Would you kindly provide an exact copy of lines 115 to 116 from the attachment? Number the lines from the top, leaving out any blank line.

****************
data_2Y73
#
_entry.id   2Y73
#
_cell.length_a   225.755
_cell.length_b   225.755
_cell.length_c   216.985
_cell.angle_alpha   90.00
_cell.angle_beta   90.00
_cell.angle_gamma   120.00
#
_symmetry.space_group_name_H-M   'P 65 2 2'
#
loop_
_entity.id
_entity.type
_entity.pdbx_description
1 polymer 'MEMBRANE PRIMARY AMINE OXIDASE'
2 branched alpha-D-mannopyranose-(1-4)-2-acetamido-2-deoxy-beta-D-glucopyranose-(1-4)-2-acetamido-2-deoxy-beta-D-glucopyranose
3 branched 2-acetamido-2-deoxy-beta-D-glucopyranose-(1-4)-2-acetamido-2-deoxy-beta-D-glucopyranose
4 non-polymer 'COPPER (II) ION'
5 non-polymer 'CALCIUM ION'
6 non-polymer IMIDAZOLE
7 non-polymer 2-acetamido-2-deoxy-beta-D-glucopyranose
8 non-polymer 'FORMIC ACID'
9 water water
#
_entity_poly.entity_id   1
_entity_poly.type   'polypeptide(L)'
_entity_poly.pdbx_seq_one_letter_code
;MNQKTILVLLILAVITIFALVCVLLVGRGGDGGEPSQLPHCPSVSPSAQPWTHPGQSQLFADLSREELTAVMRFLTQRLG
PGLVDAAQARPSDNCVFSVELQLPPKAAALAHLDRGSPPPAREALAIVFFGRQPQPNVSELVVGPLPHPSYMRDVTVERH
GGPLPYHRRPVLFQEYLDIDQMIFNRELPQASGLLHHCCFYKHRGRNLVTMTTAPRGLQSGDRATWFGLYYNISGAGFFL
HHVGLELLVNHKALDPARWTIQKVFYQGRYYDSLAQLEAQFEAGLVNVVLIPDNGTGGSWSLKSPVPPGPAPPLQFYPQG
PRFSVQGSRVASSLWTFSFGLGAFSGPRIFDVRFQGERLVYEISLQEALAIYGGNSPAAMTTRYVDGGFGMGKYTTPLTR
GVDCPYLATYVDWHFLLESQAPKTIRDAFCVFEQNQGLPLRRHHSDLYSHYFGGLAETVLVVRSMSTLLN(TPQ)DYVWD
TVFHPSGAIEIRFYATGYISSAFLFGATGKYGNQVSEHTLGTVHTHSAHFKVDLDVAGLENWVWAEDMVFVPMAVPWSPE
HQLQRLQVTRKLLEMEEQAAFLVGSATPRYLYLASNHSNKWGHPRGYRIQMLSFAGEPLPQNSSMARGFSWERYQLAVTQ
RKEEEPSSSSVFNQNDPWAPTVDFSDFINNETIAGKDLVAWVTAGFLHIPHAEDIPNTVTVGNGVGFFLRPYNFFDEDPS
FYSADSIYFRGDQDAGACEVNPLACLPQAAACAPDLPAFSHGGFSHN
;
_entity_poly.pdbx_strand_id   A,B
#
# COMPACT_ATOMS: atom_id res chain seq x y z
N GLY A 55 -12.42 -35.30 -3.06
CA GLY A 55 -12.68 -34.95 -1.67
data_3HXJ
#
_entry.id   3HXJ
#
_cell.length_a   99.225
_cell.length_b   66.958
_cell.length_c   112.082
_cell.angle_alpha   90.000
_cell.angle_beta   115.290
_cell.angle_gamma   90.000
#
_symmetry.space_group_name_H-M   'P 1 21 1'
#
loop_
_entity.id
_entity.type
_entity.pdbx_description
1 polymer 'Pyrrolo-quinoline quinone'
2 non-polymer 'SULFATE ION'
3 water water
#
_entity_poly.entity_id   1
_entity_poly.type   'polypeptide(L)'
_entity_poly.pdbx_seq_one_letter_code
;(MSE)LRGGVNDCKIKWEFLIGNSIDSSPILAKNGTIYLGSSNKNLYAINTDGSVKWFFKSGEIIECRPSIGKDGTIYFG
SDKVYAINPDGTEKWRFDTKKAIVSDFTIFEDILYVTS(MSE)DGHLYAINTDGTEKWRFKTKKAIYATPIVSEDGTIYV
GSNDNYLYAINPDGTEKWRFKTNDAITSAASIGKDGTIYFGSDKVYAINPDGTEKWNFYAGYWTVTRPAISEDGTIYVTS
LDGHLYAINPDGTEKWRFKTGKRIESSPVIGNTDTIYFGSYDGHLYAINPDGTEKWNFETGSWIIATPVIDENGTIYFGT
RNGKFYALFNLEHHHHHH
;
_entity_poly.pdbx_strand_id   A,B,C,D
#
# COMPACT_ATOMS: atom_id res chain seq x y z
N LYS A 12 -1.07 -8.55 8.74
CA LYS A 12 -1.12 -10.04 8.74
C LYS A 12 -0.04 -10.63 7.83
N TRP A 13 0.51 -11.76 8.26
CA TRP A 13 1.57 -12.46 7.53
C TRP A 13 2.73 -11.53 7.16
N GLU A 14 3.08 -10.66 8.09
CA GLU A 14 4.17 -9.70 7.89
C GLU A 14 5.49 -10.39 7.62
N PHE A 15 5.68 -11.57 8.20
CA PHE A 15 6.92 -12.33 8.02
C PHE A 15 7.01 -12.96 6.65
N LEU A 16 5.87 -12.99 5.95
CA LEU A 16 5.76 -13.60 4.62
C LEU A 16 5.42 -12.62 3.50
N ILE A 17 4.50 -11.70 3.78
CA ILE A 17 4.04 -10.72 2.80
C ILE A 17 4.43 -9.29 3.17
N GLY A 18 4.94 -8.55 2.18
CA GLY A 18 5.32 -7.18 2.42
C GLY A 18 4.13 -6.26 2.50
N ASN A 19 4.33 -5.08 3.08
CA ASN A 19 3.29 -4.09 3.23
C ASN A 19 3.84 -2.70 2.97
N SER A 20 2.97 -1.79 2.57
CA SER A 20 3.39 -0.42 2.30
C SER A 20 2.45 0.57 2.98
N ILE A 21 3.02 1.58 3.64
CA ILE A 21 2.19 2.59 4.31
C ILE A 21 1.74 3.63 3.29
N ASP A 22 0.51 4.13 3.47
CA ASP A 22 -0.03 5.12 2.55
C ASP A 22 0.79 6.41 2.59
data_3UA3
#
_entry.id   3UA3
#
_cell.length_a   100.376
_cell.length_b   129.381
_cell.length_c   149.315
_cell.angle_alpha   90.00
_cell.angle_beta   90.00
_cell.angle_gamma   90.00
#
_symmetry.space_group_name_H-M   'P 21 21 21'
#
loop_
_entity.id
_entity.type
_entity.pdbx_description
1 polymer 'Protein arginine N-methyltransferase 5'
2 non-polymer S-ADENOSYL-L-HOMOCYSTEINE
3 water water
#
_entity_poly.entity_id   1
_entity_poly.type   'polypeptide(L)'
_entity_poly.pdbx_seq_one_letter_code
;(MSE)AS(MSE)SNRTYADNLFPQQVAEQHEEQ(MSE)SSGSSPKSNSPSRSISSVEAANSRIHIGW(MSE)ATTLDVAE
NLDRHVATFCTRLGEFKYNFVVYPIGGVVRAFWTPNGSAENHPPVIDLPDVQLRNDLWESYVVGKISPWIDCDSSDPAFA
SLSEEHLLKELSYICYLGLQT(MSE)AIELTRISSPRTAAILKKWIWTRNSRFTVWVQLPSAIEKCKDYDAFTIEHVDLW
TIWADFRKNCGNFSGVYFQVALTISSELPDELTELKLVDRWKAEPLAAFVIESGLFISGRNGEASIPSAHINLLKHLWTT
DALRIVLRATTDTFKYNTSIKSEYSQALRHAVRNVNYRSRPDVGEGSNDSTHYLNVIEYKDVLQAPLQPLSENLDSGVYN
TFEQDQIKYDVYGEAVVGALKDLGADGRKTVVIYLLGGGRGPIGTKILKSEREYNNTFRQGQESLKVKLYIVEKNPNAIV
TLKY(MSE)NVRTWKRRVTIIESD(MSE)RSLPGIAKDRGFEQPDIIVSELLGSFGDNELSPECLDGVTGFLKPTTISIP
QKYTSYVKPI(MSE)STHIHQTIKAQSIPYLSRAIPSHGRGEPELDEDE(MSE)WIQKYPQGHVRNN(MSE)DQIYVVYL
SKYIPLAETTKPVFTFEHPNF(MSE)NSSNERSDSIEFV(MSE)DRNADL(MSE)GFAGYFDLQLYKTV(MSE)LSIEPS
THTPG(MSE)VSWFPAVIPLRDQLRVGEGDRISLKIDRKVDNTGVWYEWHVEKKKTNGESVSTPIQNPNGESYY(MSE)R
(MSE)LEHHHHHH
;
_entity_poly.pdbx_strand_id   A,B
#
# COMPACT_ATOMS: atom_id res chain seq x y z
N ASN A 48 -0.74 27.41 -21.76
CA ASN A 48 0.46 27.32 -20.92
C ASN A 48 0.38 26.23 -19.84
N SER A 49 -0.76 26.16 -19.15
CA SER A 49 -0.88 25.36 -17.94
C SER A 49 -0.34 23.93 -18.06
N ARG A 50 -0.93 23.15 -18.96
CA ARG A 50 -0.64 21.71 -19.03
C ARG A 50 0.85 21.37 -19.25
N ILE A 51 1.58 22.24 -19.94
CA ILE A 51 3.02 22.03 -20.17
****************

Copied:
_entry.id   3UA3
#